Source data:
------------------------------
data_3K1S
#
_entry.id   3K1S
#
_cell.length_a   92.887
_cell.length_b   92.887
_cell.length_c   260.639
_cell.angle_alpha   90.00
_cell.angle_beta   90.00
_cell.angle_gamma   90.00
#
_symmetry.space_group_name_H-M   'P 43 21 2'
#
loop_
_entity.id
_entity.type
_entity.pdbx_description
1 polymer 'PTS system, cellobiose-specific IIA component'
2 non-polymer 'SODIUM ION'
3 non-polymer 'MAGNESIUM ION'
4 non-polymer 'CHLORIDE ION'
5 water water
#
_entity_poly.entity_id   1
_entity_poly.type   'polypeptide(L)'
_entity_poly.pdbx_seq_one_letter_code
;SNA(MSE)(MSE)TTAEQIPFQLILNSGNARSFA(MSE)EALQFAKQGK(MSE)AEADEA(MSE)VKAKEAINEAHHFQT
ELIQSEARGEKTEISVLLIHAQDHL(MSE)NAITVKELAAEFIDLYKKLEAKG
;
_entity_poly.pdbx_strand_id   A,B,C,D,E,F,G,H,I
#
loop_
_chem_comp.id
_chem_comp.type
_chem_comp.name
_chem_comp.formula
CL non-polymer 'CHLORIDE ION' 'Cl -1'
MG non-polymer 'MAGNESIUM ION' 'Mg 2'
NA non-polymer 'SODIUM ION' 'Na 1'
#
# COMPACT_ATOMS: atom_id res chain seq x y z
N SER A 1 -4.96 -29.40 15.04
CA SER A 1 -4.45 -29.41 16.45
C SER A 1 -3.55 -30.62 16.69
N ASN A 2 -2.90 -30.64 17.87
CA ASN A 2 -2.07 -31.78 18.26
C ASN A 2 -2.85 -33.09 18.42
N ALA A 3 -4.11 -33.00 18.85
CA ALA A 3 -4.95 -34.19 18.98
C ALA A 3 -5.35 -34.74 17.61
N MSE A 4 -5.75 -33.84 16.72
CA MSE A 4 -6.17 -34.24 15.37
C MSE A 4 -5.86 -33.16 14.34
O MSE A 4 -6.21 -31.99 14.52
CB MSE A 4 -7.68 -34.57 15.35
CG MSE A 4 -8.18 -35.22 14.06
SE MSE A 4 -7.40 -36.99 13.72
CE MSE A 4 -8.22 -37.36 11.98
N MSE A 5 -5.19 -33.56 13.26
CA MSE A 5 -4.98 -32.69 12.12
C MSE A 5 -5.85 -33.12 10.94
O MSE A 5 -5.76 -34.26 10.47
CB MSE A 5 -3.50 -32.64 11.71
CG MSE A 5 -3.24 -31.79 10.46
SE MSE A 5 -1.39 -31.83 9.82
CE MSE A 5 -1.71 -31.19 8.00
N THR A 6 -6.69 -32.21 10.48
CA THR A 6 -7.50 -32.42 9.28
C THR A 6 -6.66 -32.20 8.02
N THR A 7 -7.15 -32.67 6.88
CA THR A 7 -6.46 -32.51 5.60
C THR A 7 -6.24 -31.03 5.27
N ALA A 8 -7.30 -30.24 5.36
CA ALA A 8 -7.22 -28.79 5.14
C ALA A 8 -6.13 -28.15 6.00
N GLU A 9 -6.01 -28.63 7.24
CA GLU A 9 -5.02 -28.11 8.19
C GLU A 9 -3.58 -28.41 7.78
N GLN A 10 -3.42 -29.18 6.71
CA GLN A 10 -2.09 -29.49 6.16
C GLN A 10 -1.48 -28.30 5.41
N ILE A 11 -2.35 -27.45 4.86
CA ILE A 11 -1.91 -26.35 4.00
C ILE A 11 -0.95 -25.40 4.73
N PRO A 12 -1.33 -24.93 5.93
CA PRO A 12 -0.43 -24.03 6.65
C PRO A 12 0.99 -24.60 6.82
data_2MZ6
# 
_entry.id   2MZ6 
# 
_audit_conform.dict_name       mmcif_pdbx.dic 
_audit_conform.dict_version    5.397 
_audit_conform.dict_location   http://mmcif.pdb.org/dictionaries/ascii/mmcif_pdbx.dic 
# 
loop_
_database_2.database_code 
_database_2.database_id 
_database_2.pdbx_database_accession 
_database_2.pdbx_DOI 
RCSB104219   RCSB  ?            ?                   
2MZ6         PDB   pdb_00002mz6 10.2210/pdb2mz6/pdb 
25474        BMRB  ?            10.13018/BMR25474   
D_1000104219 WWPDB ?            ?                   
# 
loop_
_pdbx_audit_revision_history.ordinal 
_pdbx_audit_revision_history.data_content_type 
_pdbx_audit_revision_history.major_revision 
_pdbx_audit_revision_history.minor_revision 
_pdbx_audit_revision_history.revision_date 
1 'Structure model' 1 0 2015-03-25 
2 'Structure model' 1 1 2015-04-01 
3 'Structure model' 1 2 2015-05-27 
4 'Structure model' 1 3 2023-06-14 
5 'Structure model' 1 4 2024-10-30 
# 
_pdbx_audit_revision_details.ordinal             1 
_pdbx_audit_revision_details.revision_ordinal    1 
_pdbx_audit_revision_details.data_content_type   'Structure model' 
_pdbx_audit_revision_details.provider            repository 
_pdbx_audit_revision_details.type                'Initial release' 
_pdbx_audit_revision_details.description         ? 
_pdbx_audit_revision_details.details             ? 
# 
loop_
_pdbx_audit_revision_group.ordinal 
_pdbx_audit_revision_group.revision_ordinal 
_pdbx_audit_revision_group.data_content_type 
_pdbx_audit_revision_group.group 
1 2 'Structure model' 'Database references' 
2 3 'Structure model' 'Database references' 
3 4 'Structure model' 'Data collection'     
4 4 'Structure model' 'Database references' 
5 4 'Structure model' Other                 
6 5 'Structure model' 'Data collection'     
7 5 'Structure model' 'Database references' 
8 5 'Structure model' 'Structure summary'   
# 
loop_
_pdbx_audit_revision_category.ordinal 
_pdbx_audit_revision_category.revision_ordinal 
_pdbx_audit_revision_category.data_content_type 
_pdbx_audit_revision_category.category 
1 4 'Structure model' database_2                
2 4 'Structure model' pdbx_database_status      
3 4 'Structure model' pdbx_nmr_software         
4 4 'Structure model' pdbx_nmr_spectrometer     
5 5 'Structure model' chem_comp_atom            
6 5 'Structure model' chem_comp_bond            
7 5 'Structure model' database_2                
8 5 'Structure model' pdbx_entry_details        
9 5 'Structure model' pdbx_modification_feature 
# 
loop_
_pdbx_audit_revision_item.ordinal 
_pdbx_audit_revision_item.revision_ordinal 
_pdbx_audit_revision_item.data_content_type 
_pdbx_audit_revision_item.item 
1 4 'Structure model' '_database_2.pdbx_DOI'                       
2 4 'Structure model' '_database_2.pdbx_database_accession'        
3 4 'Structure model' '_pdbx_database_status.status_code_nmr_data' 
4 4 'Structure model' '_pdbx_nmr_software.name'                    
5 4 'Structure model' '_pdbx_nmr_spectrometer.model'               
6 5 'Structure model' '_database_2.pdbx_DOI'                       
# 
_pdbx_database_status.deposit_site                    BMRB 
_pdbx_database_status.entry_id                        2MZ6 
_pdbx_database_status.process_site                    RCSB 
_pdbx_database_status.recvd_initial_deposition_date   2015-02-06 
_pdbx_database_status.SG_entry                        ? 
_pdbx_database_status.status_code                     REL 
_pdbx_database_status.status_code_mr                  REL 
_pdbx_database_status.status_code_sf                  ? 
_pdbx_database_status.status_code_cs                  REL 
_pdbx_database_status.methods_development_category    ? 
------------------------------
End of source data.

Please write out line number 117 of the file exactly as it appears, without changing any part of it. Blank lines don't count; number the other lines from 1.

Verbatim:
# 